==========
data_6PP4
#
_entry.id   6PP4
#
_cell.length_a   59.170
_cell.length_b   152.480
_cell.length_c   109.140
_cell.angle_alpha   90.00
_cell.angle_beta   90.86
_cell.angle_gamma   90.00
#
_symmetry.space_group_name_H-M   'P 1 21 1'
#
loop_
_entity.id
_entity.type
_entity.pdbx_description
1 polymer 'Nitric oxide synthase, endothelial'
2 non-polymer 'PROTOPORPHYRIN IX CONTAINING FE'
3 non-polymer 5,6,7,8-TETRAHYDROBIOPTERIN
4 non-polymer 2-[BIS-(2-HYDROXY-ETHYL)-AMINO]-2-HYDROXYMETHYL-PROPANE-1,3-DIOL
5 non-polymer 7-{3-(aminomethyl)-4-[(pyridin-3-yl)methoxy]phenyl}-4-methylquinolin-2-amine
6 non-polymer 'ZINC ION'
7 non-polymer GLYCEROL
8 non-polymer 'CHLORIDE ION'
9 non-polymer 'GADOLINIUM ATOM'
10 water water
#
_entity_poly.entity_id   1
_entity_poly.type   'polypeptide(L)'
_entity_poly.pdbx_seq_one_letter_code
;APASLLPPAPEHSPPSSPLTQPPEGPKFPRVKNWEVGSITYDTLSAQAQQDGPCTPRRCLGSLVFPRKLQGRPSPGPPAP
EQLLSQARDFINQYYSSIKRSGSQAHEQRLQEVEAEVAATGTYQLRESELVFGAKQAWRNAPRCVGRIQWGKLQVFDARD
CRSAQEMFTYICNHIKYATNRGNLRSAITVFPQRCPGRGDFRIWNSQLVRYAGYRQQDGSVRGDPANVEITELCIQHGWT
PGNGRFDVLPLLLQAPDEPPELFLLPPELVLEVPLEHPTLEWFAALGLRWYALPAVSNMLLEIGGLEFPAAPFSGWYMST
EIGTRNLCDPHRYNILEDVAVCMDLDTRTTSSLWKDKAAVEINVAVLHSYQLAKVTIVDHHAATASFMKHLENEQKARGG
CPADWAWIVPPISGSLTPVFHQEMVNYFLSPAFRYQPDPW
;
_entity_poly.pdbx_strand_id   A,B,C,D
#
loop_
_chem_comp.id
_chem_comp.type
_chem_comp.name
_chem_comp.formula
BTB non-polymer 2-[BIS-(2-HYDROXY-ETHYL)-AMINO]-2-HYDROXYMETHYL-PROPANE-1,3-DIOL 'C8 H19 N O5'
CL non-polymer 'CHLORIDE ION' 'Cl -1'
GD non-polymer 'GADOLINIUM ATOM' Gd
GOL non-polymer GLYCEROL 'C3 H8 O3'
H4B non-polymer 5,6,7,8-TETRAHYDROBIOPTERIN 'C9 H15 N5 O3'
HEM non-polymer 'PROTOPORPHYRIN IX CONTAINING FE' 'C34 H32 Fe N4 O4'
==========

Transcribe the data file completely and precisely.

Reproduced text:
data_6PP4
#
_entry.id   6PP4
#
_cell.length_a   59.170
_cell.length_b   152.480
_cell.length_c   109.140
_cell.angle_alpha   90.00
_cell.angle_beta   90.86
_cell.angle_gamma   90.00
#
_symmetry.space_group_name_H-M   'P 1 21 1'
#
loop_
_entity.id
_entity.type
_entity.pdbx_description
1 polymer 'Nitric oxide synthase, endothelial'
2 non-polymer 'PROTOPORPHYRIN IX CONTAINING FE'
3 non-polymer 5,6,7,8-TETRAHYDROBIOPTERIN
4 non-polymer 2-[BIS-(2-HYDROXY-ETHYL)-AMINO]-2-HYDROXYMETHYL-PROPANE-1,3-DIOL
5 non-polymer 7-{3-(aminomethyl)-4-[(pyridin-3-yl)methoxy]phenyl}-4-methylquinolin-2-amine
6 non-polymer 'ZINC ION'
7 non-polymer GLYCEROL
8 non-polymer 'CHLORIDE ION'
9 non-polymer 'GADOLINIUM ATOM'
10 water water
#
_entity_poly.entity_id   1
_entity_poly.type   'polypeptide(L)'
_entity_poly.pdbx_seq_one_letter_code
;APASLLPPAPEHSPPSSPLTQPPEGPKFPRVKNWEVGSITYDTLSAQAQQDGPCTPRRCLGSLVFPRKLQGRPSPGPPAP
EQLLSQARDFINQYYSSIKRSGSQAHEQRLQEVEAEVAATGTYQLRESELVFGAKQAWRNAPRCVGRIQWGKLQVFDARD
CRSAQEMFTYICNHIKYATNRGNLRSAITVFPQRCPGRGDFRIWNSQLVRYAGYRQQDGSVRGDPANVEITELCIQHGWT
PGNGRFDVLPLLLQAPDEPPELFLLPPELVLEVPLEHPTLEWFAALGLRWYALPAVSNMLLEIGGLEFPAAPFSGWYMST
EIGTRNLCDPHRYNILEDVAVCMDLDTRTTSSLWKDKAAVEINVAVLHSYQLAKVTIVDHHAATASFMKHLENEQKARGG
CPADWAWIVPPISGSLTPVFHQEMVNYFLSPAFRYQPDPW
;
_entity_poly.pdbx_strand_id   A,B,C,D
#
loop_
_chem_comp.id
_chem_comp.type
_chem_comp.name
_chem_comp.formula
BTB non-polymer 2-[BIS-(2-HYDROXY-ETHYL)-AMINO]-2-HYDROXYMETHYL-PROPANE-1,3-DIOL 'C8 H19 N O5'
CL non-polymer 'CHLORIDE ION' 'Cl -1'
GD non-polymer 'GADOLINIUM ATOM' Gd
GOL non-polymer GLYCEROL 'C3 H8 O3'
H4B non-polymer 5,6,7,8-TETRAHYDROBIOPTERIN 'C9 H15 N5 O3'
HEM non-polymer 'PROTOPORPHYRIN IX CONTAINING FE' 'C34 H32 Fe N4 O4'